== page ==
M64 from the University of Alabama
The "Black Eye" or "Sleeping Beauty" galaxy M64 was recently shown to have two counterrotating systems of stars and gas in its disk. The peculiar dust lane on one side of the nucleus (also a site of star formation, as shown by the blue knots imbedded in it) may be caused by material from a former companion which has been accreted but has yet to settle into the mean orbital plane of the disk.
This image is a three-color composite from BVR CCD frames taken with an RCA CCD at the 1.1-meter Hall telescope of Lowell Observatory, by Bill Keel and Anatoly Zasov.
Credit: Bill Keel, University of Alabama.
M64, the Blackeye Galaxy, as photographed with the 4-meter Mayall
telescope of Kitt Peak National Observatory in 1975.
This picture of M64 is a color composite of CCD images from the 0.9-meter
telescope of the Kitt Peak National Observatory, near Tucson, Arizona, taken in
January 1997. Image size is 14.5 arc minutes. The conspicuous dust lane is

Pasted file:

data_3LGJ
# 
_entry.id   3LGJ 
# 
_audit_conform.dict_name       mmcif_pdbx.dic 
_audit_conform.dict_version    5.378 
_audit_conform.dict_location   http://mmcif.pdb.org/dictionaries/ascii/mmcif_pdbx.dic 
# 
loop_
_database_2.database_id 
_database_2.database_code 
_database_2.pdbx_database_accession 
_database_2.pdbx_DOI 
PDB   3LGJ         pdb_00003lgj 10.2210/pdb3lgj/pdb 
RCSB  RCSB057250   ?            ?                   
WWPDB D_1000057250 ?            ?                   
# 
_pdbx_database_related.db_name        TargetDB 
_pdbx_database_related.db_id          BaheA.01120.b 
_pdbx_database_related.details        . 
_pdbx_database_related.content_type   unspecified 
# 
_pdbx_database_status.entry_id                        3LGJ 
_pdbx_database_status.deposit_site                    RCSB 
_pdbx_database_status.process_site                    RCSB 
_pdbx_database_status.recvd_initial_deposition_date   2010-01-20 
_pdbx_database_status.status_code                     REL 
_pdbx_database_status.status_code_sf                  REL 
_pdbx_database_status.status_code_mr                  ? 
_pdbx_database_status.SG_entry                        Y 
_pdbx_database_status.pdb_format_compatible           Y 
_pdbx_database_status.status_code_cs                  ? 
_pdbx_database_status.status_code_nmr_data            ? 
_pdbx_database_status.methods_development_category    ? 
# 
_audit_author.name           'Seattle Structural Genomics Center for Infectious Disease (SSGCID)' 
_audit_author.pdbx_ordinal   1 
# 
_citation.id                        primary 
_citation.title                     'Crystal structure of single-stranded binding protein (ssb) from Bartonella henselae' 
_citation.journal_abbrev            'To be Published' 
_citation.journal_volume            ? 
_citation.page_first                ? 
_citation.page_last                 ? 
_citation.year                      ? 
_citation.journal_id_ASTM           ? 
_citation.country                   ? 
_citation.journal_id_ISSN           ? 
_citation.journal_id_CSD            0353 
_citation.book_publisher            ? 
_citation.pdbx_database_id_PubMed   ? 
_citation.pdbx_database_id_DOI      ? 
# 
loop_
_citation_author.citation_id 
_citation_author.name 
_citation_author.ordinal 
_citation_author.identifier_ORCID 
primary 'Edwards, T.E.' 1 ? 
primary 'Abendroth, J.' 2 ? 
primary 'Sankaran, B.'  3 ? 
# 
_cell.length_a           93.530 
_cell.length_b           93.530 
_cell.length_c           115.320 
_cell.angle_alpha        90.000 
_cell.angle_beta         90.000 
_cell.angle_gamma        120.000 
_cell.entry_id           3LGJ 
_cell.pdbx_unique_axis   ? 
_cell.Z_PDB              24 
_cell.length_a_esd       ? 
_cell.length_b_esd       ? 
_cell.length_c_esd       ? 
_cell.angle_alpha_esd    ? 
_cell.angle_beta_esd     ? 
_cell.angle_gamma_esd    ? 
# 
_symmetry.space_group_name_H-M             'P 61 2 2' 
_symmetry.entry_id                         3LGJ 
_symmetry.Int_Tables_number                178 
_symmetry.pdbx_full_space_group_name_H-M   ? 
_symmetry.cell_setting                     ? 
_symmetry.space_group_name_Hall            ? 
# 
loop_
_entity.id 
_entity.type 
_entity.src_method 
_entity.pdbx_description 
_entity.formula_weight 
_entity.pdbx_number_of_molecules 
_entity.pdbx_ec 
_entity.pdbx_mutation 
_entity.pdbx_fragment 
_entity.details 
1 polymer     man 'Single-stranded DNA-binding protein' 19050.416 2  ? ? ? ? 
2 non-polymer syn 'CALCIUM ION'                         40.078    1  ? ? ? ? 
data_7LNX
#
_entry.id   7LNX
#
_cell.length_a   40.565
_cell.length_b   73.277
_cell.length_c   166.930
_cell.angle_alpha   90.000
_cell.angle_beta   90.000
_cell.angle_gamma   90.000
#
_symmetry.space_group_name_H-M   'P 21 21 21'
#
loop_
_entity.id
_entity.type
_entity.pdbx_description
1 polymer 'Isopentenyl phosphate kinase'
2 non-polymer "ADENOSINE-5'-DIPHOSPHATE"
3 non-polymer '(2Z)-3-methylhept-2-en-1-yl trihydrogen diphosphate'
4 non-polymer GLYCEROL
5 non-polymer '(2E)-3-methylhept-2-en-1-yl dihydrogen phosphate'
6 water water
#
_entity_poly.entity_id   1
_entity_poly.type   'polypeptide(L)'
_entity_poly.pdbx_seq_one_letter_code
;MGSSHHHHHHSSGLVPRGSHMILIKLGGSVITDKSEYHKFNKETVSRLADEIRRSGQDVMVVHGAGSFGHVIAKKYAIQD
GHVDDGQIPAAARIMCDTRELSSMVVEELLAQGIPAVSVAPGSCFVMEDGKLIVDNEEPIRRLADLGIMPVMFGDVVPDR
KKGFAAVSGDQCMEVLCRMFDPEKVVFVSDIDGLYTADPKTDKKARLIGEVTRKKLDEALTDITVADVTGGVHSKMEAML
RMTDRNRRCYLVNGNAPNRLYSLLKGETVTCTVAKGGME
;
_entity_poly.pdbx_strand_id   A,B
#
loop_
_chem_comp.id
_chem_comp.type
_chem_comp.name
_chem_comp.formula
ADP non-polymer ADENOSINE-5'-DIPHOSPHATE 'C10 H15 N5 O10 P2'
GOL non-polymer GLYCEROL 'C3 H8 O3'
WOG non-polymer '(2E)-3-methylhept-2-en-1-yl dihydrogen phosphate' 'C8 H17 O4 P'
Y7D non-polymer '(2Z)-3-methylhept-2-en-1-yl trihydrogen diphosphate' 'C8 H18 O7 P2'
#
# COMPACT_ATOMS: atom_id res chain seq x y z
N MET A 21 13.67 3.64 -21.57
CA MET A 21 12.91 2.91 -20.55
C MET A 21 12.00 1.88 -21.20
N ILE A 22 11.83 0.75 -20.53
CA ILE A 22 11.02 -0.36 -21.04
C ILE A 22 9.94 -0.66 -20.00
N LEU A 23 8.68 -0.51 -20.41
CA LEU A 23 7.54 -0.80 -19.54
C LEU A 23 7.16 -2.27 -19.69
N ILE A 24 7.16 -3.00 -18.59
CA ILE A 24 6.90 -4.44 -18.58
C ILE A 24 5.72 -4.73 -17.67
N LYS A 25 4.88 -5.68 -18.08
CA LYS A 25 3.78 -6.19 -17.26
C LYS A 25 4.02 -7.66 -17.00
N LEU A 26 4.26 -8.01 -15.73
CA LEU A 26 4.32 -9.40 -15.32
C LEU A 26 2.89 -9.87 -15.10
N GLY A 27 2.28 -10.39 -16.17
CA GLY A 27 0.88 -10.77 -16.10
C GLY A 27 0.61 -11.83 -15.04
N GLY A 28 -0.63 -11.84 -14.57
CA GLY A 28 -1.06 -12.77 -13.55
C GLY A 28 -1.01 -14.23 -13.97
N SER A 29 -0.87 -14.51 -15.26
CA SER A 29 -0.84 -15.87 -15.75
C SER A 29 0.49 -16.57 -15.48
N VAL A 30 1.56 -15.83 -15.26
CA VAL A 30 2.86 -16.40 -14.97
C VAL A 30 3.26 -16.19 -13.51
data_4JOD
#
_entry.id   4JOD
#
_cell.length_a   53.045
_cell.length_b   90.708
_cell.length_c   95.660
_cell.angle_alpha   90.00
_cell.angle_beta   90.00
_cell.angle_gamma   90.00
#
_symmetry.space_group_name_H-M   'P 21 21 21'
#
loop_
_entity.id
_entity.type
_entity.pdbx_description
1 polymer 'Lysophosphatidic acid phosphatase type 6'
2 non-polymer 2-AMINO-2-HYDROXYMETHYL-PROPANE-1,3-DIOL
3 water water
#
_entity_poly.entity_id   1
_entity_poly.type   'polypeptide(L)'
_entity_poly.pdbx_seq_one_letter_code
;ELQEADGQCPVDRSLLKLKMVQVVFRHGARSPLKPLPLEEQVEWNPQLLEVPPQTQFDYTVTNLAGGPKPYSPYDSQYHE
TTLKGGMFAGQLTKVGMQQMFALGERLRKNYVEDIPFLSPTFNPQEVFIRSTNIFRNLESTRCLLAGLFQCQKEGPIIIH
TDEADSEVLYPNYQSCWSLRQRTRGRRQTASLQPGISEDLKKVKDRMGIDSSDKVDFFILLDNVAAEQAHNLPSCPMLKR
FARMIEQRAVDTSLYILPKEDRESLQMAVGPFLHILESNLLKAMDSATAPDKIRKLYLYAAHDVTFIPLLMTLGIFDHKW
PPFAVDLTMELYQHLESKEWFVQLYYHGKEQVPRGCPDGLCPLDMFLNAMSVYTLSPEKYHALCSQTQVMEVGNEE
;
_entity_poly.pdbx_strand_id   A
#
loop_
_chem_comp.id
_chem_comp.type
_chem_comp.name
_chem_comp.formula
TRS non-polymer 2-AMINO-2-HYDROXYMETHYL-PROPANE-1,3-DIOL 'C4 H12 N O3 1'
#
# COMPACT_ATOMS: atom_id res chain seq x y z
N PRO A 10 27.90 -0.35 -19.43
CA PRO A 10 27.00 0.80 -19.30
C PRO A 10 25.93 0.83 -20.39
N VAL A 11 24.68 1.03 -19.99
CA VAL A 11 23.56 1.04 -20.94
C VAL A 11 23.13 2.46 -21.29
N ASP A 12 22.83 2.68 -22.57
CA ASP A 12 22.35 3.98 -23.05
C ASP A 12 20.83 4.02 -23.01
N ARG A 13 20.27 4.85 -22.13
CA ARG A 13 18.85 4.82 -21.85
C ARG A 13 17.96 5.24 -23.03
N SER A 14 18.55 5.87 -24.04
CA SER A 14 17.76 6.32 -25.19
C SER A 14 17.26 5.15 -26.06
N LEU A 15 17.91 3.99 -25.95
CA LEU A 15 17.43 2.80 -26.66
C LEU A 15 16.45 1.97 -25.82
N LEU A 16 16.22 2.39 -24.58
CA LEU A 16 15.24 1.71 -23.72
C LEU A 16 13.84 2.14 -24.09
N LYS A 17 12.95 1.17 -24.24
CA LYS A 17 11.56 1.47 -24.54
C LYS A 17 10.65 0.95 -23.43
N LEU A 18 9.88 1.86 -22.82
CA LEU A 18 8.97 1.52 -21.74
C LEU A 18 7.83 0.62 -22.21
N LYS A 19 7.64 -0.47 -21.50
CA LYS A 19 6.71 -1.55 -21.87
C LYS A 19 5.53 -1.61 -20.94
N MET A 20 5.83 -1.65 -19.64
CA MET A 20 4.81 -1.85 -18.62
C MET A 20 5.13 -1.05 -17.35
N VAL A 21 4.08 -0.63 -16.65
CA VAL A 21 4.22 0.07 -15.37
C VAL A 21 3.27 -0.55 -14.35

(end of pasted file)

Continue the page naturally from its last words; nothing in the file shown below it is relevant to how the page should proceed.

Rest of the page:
Image of M64 from an anonymous source.
M64 as photographed with the 1-m Jacobus Kapteyn Telescope of the Isaac Newton
Group of Telescopes, La Palma, JAG CCD Camera and Tek detector, in 1995 by
Nik Szymanek. This is a composite of images through B, V and R filters.
Credit: ING Archive and Nik Szymanek.
John Gleason took this image of M64 when participating in the
Advanced Observer Program of
Kitt Peak National Observatory (KPNO) Visitor Center. It was obtained with
the AOP's Meade 16-inch LX200 telescope operating at f/6.3 and SBIG ST8E CCD
camera with color filter wheel, and processed by Adam Block. It is a LRGB
composite of exposures Luminance (L): 30 min, Red (R): 7 min, Green (G): 7 min,
and Blue (B): 14 min.
Credit: John Gleason/Adam Block/NOAO/AURA/NSF
Last Modification: September 5, 2003